The Lost Language of Nature: the stories science doesn't tell
A new exhibition opening at Saffron Walden Museum next month will take visitors on a journey to discover some of the lost language of nature through the museum's historic taxidermy bird collection.
The Lost Language of Nature: The Stories Science Doesn't Tell exhibition opens on Saturday 16 July.
The show features newly conserved taxidermy specimens, some of which have not been out of storage for over 20 years. Visitors can see the diverse habitats in which these birds live across the world and discover some of the language and folklore which they have inspired, which historically has not featured in museum records and displays.
The exhibition is part of the wider Lost Language of Nature Project which aims to re-engage the public with the lost words and stories of wildlife through research, storytelling, and the physical conservation work. Ongoing outreach work aims to correct the lack of input and knowledge from cultures that represent the source communities of items collected outside the UK, as well as find some of the lost language of specimens from the UK, such as folk names for common birds.
Charlotte Pratt, Learning and Outreach Officer who co-curated the exhibition, said: "I hope visitors will enjoy reconnecting with or being introduced to these bird species and their cultural stories during this exhibition. So much of what museums have recorded and deemed important in the past was about scientific data - we forget how culturally significant animals were in the past, and still are to some communities.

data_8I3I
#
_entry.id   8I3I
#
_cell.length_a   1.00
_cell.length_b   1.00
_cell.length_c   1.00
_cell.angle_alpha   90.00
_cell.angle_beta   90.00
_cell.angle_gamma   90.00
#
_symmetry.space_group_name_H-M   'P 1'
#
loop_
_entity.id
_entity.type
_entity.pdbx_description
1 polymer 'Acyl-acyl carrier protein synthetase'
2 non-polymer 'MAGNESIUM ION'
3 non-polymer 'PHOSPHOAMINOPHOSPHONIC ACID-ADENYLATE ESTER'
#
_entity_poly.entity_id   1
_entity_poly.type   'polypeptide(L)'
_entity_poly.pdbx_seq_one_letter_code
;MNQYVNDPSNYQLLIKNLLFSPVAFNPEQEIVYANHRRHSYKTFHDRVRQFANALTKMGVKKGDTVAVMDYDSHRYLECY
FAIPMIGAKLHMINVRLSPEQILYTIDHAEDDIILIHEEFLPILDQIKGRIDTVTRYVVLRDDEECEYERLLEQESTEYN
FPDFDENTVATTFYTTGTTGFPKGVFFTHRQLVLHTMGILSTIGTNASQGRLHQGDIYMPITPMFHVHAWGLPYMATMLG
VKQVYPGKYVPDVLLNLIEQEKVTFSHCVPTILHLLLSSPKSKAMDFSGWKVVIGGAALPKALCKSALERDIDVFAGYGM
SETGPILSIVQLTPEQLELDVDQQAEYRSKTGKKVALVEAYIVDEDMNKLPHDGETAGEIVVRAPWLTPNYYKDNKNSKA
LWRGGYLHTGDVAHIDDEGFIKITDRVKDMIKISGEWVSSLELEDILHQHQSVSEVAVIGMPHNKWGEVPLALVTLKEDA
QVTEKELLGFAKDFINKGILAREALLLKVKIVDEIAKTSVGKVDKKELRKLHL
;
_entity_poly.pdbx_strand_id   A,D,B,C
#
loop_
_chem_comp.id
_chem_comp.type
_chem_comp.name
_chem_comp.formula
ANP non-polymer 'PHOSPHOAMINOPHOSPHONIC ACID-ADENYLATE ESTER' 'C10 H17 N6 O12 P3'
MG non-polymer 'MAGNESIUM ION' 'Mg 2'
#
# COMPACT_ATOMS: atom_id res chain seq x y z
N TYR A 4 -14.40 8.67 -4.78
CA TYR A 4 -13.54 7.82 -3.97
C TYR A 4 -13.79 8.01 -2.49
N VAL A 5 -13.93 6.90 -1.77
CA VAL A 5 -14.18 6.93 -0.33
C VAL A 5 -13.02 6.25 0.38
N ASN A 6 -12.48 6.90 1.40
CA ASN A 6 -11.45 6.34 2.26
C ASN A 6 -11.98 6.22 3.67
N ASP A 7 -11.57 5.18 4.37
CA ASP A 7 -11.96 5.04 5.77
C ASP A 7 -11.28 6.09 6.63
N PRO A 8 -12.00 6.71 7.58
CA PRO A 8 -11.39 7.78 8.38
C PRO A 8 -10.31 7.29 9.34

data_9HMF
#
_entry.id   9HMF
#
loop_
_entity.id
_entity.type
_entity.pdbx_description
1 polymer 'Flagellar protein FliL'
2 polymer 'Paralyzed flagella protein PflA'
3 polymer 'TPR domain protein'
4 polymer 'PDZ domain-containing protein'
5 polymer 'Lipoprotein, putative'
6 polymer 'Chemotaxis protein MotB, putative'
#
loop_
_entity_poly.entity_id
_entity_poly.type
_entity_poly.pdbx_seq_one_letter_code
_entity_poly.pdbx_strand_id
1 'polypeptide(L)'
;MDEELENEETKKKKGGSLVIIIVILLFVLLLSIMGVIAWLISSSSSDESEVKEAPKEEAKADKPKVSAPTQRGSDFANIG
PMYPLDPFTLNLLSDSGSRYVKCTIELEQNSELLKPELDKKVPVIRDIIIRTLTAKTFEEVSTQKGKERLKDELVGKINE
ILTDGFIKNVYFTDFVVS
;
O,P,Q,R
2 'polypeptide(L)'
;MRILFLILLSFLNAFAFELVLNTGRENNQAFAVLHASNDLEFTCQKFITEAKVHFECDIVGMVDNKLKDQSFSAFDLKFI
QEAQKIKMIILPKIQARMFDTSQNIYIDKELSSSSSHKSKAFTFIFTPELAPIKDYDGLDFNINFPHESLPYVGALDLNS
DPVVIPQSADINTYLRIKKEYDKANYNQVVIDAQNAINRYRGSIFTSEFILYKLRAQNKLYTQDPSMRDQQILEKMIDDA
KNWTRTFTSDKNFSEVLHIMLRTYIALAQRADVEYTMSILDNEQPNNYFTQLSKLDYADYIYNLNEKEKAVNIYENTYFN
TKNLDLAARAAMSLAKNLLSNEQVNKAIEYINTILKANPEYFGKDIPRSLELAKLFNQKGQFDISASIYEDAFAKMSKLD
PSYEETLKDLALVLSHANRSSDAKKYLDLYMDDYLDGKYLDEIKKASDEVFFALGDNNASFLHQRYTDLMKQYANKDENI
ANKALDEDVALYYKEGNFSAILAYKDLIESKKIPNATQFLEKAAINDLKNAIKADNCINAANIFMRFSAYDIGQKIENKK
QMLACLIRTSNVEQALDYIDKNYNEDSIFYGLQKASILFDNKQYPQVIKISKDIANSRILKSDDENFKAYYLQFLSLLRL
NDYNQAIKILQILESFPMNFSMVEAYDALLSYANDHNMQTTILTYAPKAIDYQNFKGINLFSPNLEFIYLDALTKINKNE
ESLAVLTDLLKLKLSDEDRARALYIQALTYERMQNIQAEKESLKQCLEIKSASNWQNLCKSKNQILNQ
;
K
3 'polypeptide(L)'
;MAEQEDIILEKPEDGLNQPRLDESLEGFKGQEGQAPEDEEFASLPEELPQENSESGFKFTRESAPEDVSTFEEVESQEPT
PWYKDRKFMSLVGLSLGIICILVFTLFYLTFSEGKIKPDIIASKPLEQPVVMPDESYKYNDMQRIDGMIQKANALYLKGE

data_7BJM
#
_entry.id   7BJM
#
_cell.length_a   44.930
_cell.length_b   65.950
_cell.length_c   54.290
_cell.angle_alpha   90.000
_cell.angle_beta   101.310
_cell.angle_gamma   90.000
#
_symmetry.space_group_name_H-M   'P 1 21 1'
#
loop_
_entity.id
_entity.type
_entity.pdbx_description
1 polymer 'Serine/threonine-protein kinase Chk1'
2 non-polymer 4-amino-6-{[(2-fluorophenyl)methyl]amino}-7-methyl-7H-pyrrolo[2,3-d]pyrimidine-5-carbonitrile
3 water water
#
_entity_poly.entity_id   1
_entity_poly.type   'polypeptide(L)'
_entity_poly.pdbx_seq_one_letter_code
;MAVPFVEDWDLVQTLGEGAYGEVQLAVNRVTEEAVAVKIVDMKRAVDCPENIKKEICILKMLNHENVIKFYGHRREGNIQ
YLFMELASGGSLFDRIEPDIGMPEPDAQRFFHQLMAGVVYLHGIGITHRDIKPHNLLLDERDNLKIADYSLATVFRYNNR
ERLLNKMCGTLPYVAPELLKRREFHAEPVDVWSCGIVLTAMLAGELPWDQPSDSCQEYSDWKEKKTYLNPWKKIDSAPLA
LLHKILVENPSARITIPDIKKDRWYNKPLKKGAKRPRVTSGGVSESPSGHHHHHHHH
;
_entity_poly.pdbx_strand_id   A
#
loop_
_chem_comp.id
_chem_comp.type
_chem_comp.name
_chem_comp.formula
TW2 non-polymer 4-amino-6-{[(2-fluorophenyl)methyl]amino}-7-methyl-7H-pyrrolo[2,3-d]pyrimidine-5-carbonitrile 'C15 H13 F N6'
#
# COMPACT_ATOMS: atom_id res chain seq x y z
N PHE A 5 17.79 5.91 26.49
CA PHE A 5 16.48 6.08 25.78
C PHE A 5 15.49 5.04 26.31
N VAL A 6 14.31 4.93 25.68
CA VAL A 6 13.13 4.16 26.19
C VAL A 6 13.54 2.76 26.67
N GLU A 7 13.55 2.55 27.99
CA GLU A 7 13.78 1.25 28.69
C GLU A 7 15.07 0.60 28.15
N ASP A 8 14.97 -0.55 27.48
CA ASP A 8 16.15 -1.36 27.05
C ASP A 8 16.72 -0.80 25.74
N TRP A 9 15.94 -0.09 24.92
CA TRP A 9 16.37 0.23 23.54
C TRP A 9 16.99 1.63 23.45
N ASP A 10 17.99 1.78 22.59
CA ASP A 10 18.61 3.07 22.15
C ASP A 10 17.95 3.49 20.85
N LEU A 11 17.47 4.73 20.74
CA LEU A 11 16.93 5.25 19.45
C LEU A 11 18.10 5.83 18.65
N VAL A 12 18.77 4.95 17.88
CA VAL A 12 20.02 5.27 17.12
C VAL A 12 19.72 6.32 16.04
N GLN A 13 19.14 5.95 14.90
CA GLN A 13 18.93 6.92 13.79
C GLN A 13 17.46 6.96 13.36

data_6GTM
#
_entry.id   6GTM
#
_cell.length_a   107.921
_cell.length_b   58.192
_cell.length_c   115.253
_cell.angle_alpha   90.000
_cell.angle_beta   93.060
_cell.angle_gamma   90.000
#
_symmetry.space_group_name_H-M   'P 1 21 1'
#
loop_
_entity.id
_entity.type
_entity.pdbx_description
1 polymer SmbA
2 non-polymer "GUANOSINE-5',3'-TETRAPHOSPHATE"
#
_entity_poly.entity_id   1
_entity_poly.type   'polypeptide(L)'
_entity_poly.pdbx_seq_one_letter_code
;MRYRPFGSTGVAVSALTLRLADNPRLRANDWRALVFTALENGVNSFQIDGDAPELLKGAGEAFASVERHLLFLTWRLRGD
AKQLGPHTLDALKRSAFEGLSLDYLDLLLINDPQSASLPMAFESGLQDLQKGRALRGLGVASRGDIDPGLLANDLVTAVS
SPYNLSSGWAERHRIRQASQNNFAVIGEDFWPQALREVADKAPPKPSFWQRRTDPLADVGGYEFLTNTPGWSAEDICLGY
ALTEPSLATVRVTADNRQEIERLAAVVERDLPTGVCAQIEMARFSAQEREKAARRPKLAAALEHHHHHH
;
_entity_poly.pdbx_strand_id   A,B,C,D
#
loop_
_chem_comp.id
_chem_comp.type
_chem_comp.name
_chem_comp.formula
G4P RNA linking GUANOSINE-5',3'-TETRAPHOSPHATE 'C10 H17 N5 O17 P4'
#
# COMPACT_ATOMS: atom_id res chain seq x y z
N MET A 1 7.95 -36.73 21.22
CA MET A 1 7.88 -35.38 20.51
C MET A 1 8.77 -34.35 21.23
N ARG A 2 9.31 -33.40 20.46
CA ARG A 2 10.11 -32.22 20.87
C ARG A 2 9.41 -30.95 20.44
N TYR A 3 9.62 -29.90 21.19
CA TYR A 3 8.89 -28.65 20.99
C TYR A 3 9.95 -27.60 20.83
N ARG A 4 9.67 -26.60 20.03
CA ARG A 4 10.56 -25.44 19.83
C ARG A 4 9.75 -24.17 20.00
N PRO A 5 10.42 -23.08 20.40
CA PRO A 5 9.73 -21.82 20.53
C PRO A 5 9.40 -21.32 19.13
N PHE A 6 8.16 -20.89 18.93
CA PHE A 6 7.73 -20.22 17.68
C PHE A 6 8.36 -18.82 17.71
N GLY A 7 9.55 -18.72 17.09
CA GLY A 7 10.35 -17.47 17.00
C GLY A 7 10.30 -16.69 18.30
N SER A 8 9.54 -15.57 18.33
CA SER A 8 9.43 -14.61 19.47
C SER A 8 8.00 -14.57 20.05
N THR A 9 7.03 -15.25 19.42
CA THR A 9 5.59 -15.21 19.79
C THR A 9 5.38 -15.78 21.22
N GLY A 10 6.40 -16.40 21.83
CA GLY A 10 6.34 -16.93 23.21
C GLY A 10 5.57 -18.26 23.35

"It has been a real privilege to have the opportunity to conserve these specimens as part of the wider project and I really hope people will enjoy seeing them."
The exhibition showcases birds from around the world, split into four habitat categories - grassland, woodland, wetland, and the sea and seashore. Visitors will also be able to catch glimpses of some of the physical conservation work in action as the exhibition will feature a mini conservation studio.
The public will also be invited to share their own stories through the course of the exhibition through interactives, surveys and a community art project.
James Lumbard, Natural Sciences Officer and co-curator of the exhibition, said: "We're excited to showcase these amazing birds and their cultural stories and to welcome all members of the public to share their stories about these creatures with us - that is what this exhibition is all about.
"In the past, a close connection with the natural world meant that animals played an important part in many cultures. From this, a rich body of stories, myths, legends, and language was born. Unfortunately, this information often isn't recorded alongside scientific information in natural science collections. We really hope this exhibition and the wider project will help us change that."
The exhibition runs until 30 October.
More information about Saffron Walden Museum can be found at: www.saffronwaldenmuseum.org.
27 June 2022